What does it mean to hold space during tumultuous times?
These are unprecedented and complicated times for those of us who live in the United States. We are facing an important test of what it means to live in a democracy.
Schools can become a haven for students by becoming safe spaces for children to voice their emotions, whether they are angry, surprised, sad, or confused. This doesn’t mean that educators should amplify those feelings or emotions, but that we give them space.
If you are a teacher, you are faced with the task of speaking to your students about what is happening. You may feel anxious because you don’t want to be triggered by your students’ feelings or because you anticipate repercussions from parents.
As difficult as it may be, this can be an opportunity to enable students to express themselves during this polarizing time and to find some solace among a community that welcomed and even shares complex emotions.
Start by acknowledging recent events.
Discuss how complicated this situation is. Explain that you don’t know why this is happening and that you don’t have the answers while acknowledging that the current situation is probably grounded in more than just the events of the past two weeks. This situation has been building for months and years.
Acknowledge with your students that they can hold space to listen to one another around these painful, disturbing, and complicated circumstances.
Allow students to ask questions and express themselves. If they’re feeling rage, despair, or confusion, discuss what might be connected with those emotions. What did they see or hear that is feeding those emotions?
Chart questions and emotions and look for patterns. Uncover students’ assumptions about what it means to be the president, to conduct an election, and to transfer power from one administration to another. Ascertain thoughts, confusions, and questions around the role of the news and social media in reflecting, amplifying, and distorting events.
Treat this as an opportunity for humility and inquiry.
Don’t feel as though you need to start from scratch.
Leverage resources from organizations like Facing History, Teaching Tolerance, Edutopia, PBS, and KQED. These organizations have curated and compiled excellent lessons about how to deal with controversial issues, acknowledge trauma, and talk about the election.
- Responding to the Insurrection at the US Capitol
- Classroom resource: Three ways to teach the insurrection at the U.S. Capitol
- Leading Conversations After the Insurrection in Washington D.C.
- Speak Up Against Hateful Rhetoric
Protect yourself by separating from student anger.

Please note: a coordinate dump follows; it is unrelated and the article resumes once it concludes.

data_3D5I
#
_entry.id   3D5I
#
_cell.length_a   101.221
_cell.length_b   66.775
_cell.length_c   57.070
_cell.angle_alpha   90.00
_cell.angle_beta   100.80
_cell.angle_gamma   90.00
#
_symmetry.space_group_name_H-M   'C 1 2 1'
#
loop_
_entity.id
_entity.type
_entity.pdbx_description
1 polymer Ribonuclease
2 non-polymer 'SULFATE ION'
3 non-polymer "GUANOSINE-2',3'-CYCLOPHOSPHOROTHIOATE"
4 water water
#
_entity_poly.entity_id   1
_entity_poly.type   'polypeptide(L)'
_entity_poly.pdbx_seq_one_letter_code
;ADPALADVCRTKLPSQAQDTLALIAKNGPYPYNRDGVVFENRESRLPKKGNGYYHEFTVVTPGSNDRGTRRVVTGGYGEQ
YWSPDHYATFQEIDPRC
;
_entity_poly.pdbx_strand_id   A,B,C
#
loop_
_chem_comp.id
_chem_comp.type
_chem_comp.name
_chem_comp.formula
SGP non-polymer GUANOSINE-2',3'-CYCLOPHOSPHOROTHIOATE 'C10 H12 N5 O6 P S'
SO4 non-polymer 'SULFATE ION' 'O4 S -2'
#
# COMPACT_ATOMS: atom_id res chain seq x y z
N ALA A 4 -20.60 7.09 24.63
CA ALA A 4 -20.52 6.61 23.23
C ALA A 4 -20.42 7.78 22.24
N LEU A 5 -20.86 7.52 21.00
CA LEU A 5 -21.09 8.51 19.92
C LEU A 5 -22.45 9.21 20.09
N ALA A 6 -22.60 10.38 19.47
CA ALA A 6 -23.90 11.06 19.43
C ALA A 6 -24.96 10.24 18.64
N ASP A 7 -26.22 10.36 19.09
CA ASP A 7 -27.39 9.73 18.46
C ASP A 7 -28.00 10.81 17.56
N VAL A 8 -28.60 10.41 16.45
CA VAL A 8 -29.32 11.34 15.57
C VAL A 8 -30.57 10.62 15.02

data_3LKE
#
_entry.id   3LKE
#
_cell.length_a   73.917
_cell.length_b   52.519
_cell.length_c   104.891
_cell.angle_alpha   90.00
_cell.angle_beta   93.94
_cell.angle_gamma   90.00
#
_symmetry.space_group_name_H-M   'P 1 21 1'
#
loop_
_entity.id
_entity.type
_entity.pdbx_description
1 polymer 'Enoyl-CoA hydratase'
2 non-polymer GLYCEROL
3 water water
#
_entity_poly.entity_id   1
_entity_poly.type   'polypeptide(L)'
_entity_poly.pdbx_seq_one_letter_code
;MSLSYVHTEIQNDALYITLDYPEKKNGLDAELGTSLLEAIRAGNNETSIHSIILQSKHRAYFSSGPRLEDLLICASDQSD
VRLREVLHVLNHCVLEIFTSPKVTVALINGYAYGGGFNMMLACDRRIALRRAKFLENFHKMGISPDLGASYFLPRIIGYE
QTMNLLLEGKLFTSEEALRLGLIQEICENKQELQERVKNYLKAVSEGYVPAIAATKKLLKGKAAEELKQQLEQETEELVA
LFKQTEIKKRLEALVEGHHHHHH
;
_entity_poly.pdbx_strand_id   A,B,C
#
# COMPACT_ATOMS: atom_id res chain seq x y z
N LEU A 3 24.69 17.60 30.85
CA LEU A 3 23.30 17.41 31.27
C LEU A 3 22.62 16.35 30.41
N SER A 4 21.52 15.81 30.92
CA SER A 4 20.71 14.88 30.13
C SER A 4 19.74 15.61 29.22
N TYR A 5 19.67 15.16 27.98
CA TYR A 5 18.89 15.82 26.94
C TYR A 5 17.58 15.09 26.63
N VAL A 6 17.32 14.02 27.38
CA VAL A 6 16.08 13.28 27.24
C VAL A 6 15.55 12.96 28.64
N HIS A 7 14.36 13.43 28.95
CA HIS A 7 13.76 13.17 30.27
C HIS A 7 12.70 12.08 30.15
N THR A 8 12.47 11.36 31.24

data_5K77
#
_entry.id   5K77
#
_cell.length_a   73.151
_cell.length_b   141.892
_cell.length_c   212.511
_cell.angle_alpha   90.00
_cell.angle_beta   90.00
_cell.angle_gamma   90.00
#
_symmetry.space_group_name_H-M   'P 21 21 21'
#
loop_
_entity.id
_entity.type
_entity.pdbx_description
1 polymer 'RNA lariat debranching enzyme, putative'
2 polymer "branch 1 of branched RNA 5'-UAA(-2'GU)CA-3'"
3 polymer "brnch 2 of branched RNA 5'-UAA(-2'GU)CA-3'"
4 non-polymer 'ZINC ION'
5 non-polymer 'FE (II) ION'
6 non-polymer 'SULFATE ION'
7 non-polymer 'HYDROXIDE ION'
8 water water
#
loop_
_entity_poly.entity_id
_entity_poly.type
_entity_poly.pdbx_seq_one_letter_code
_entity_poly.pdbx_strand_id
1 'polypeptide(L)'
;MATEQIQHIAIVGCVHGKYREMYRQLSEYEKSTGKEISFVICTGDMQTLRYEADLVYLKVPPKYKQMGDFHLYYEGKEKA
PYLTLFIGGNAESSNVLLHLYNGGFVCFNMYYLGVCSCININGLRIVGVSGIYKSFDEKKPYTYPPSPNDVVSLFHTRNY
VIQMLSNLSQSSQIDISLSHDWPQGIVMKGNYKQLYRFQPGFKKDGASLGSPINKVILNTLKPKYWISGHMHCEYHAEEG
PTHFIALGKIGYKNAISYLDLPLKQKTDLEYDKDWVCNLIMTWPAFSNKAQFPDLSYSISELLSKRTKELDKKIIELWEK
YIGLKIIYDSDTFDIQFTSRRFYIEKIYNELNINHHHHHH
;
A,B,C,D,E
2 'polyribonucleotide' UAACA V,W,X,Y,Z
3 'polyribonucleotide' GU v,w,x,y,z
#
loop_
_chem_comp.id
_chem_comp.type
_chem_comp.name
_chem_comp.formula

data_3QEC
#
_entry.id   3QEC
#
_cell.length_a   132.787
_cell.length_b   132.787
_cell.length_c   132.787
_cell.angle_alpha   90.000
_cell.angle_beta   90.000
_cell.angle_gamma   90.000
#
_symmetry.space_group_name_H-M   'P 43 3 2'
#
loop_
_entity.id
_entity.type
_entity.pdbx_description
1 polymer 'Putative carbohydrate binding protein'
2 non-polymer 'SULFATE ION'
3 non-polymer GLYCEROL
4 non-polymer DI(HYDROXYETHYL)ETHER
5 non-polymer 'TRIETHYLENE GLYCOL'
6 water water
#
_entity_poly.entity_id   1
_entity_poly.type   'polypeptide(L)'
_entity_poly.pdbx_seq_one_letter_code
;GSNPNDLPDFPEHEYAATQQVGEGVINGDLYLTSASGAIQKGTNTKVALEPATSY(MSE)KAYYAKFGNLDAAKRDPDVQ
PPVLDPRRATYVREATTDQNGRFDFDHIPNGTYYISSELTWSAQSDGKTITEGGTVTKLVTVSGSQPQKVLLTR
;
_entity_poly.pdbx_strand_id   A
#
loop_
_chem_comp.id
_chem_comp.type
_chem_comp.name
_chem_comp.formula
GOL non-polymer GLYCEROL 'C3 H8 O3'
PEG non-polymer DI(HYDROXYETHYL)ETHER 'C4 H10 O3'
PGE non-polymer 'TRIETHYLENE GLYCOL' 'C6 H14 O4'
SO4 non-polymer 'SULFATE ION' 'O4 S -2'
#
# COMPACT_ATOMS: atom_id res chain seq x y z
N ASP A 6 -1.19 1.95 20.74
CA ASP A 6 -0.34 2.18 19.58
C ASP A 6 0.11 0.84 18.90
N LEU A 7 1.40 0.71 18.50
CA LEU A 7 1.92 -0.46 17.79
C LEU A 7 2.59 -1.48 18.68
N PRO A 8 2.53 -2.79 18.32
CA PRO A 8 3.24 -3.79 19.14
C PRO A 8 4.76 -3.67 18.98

By acknowledging the anger you’re hearing from students, you can separate that anger from yourself.
As you listen to students, respond with statements such as:
- “I recognize and hear your anger …”
- “I think what I hear you saying means that …”
- “I hear that you feel …”
- “I recognize that what just happened is making you upset about…”
Reiterate that you are not seeking to convince students that they are right or wrong, but that you are making an effort to help all of you grapple with something you’re all feeling emotions about.
Go ahead and tell your students that you, also, have very deep feelings about recent events. That you are feeling disturbed, confused, or something else. Acknowledge that you are all in the same boat.
Remind parents that school must be a safe space to share.
You may receive pushback from parents who are, themselves, triggered by recent events. They will have their anger and may not feel it is appropriate to discuss these events at school.
It is important that you remind those parents that school must be a place that enables students to share and feel safe in sharing their emotions. We want students to be able to articulate their questions and concerns.
As you did with your students, let parents know that you aren’t trying to convince anybody of anything, but that you’re also there to protect everybody. You aren’t going to amplify voices of hatred or anger, but instead allow the ability to say, ‘I’m really angry,’ ‘I’m really sad,’ or ‘I’m really confused.’
We must preserve one of the very few spaces for people to uncover and reconcile different perspectives. We are polarized in so many places and it’s been incredibly difficult to have conversations across political divides.
Schools should be a safe space where we can acknowledge perspectives and be civil toward one another.
Lean on your administration.
Allow your building principal to act as a gatekeeper when parents call with questions or concerns or a conviction that children shouldn’t be talking about the election.
He or she can reiterate the previous points: that schools enable students to ponder the question: How shall we live together? and that we are all experiencing significant historical events in which none of us are detached from what is going on.
Maintain the value of right and wrong.
Finally, uphold that there is a clear right and wrong when it comes to oppression, racism, and hatred, but it is important to recognize that - in a democracy - there are different reasons and different ways of negotiating values.
If you have had discussions with your students around this week’s events, share how those discussions went. Were they difficult, enlightening, or both? Did the thoughts and feelings of your students impact your view of recent events?
The courage to hold space to listen to our children and to our ourselves can be healing and transformative as we travel through these unprecedented times.